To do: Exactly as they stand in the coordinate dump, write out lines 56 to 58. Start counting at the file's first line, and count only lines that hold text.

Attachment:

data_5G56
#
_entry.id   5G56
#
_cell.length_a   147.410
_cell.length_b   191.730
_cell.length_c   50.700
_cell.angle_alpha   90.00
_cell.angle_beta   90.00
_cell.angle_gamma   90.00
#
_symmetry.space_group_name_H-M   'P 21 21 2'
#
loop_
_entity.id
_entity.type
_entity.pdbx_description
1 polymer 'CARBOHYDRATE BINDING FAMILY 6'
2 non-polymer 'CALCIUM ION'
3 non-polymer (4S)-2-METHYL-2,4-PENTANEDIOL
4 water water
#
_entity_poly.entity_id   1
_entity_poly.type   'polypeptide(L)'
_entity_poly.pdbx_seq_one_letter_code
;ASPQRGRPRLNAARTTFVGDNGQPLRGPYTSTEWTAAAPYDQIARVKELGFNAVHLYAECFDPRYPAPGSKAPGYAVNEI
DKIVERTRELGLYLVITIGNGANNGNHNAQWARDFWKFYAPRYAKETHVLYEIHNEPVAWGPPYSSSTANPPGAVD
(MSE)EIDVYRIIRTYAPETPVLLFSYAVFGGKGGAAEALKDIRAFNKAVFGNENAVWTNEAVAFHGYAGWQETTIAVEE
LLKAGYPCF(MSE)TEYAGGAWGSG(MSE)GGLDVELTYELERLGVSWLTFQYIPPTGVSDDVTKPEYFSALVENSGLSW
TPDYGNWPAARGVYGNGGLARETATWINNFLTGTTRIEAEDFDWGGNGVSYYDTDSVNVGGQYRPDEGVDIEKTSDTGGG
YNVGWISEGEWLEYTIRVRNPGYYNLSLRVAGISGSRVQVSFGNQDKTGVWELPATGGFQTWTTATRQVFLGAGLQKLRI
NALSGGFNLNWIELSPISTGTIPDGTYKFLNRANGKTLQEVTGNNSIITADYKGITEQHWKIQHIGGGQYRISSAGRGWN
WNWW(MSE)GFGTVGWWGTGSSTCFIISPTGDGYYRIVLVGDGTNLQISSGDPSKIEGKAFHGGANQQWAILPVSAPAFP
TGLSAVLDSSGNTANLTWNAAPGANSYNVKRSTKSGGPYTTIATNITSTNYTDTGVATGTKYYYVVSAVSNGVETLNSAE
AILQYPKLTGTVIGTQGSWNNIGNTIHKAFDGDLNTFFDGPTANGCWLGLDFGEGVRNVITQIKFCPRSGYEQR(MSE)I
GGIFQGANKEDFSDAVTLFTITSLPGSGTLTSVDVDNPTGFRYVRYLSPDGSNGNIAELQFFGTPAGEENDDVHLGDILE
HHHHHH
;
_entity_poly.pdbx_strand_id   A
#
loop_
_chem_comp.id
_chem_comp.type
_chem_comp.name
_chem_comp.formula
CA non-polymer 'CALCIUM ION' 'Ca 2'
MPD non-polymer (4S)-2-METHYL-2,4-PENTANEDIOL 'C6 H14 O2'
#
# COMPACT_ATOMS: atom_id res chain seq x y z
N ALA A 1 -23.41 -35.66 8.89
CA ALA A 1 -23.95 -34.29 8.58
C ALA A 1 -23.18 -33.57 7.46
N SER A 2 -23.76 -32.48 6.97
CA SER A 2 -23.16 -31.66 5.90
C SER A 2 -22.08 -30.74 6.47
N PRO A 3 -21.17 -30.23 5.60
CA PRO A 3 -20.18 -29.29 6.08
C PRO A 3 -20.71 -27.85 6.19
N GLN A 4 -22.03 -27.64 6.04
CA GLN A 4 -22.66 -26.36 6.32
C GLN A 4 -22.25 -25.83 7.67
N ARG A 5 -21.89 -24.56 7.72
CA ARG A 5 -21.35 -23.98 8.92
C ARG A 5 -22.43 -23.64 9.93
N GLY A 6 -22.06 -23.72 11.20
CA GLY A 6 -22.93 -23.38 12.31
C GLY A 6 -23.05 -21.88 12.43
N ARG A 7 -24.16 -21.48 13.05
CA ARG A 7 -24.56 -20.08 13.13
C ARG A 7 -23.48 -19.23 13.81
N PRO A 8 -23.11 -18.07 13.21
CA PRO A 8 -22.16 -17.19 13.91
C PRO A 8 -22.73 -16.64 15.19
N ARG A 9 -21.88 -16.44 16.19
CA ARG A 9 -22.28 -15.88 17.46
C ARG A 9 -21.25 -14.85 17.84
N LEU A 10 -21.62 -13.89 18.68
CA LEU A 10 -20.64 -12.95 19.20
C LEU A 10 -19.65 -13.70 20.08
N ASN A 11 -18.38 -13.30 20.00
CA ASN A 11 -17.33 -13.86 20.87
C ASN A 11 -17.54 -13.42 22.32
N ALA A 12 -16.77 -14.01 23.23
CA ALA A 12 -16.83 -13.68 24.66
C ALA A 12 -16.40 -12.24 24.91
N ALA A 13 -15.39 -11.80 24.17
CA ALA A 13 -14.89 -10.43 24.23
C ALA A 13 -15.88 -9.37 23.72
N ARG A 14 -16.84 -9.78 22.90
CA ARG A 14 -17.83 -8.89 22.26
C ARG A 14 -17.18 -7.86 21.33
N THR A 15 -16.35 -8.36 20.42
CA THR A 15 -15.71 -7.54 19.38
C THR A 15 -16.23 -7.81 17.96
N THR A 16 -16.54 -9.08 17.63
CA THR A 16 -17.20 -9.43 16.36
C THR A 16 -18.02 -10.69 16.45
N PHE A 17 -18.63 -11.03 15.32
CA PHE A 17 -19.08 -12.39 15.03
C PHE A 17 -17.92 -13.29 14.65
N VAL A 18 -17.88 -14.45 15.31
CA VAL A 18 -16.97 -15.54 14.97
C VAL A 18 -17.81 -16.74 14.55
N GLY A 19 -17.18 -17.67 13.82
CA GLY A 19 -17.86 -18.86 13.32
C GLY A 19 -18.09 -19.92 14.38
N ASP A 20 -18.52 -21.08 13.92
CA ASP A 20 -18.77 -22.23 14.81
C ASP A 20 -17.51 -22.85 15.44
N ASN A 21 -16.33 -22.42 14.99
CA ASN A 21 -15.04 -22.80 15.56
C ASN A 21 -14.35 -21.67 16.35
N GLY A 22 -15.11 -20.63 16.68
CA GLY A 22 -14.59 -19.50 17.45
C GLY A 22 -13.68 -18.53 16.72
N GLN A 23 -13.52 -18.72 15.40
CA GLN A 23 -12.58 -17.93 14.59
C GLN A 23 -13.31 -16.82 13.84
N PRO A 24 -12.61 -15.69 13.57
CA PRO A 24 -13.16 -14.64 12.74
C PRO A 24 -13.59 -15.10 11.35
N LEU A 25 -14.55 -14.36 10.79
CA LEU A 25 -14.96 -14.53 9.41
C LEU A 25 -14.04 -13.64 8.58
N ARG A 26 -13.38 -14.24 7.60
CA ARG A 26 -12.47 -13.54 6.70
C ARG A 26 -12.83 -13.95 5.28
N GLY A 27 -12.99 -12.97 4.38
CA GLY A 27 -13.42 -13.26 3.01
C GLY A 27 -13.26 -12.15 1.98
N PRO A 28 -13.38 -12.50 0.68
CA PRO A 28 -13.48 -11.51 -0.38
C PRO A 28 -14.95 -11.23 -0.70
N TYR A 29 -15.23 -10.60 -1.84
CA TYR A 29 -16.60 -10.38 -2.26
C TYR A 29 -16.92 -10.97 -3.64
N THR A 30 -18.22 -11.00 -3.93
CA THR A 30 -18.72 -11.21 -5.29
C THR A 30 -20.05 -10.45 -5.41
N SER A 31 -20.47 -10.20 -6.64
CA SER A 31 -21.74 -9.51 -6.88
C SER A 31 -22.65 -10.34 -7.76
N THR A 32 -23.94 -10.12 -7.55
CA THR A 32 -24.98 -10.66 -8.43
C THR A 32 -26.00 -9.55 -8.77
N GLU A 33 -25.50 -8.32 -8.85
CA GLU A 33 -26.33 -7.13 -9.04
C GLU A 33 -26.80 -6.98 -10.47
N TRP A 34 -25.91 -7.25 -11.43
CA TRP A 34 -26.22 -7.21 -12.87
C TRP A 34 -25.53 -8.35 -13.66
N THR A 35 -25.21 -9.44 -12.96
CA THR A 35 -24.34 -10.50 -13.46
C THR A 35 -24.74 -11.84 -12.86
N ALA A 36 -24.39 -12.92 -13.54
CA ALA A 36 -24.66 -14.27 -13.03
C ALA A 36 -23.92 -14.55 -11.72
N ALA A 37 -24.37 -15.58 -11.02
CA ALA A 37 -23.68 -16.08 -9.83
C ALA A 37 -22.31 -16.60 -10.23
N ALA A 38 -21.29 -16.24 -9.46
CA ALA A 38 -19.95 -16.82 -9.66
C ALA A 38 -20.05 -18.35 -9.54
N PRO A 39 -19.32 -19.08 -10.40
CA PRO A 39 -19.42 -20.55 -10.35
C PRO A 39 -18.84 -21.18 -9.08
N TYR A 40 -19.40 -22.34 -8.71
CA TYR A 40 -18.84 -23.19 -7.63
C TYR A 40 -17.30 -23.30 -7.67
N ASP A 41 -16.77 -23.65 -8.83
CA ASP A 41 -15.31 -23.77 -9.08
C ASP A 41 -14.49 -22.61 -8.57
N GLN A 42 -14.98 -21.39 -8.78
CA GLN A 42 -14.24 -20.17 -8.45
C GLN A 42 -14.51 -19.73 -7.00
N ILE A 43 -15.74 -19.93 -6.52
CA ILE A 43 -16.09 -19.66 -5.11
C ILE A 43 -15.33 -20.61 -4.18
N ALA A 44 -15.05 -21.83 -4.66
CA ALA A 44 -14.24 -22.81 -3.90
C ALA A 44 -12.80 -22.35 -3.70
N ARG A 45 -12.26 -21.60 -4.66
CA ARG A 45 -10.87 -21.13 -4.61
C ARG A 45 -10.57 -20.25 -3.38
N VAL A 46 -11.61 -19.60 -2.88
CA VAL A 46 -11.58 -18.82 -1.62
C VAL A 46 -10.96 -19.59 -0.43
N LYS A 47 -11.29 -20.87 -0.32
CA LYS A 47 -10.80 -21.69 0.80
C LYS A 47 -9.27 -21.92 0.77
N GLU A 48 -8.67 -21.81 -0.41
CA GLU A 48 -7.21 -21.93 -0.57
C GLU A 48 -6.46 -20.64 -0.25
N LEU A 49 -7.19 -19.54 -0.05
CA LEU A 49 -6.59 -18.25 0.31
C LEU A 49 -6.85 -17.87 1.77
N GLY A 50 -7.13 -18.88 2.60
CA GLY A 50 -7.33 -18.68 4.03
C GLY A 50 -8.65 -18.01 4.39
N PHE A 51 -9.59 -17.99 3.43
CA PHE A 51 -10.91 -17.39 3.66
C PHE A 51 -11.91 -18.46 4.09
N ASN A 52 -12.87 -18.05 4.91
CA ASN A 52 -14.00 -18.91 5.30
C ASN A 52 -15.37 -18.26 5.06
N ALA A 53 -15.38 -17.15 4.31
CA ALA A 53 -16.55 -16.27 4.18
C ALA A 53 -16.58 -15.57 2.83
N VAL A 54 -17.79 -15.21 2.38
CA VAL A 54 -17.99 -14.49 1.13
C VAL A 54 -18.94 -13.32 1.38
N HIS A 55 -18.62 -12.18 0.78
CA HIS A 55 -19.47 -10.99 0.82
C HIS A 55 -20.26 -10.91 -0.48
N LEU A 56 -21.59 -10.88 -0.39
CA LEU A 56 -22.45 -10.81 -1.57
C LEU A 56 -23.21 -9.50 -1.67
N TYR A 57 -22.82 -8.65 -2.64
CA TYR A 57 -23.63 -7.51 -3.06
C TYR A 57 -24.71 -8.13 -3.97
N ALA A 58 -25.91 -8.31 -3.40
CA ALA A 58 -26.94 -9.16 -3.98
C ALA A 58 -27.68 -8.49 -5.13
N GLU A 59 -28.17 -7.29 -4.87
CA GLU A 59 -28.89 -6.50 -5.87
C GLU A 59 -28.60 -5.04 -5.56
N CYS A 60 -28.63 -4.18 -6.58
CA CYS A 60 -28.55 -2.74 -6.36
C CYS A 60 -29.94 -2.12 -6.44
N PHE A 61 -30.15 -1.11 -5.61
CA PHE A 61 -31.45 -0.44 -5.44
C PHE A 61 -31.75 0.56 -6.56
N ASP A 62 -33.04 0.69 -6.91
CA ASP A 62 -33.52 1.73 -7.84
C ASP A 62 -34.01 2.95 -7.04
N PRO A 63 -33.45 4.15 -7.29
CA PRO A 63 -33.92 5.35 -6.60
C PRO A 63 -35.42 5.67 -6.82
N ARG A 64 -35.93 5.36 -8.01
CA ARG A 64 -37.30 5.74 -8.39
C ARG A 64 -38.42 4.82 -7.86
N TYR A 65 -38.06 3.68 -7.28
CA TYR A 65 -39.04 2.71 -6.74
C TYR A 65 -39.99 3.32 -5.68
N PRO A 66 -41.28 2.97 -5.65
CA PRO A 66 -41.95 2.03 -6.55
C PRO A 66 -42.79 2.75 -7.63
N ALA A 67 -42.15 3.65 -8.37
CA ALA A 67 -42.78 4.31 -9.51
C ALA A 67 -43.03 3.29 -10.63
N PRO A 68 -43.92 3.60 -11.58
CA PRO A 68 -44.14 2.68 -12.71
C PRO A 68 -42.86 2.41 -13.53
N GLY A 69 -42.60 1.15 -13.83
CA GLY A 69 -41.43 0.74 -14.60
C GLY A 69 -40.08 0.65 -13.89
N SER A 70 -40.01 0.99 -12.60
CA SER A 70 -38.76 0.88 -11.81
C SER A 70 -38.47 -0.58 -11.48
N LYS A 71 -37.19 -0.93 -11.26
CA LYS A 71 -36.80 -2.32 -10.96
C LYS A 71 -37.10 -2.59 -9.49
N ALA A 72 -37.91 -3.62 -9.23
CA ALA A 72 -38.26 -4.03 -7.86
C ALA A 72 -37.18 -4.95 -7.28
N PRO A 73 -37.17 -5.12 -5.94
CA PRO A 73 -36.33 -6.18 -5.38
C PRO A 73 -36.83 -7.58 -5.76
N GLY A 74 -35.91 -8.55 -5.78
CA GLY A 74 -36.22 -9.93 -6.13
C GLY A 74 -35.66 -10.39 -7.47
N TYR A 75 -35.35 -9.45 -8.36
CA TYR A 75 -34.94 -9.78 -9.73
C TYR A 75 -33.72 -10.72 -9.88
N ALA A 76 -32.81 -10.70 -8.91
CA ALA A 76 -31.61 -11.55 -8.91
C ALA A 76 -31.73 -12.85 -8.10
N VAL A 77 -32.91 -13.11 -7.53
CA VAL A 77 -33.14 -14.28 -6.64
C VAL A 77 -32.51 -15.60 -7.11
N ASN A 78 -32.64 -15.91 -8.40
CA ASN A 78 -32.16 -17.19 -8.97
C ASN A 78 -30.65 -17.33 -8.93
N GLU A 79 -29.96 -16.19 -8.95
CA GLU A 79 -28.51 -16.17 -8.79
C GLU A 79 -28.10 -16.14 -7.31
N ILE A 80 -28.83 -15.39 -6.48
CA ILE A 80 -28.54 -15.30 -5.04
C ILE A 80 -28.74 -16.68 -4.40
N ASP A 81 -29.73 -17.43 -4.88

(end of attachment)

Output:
N PRO A 3 -21.17 -30.23 5.60
CA PRO A 3 -20.18 -29.29 6.08
C PRO A 3 -20.71 -27.85 6.19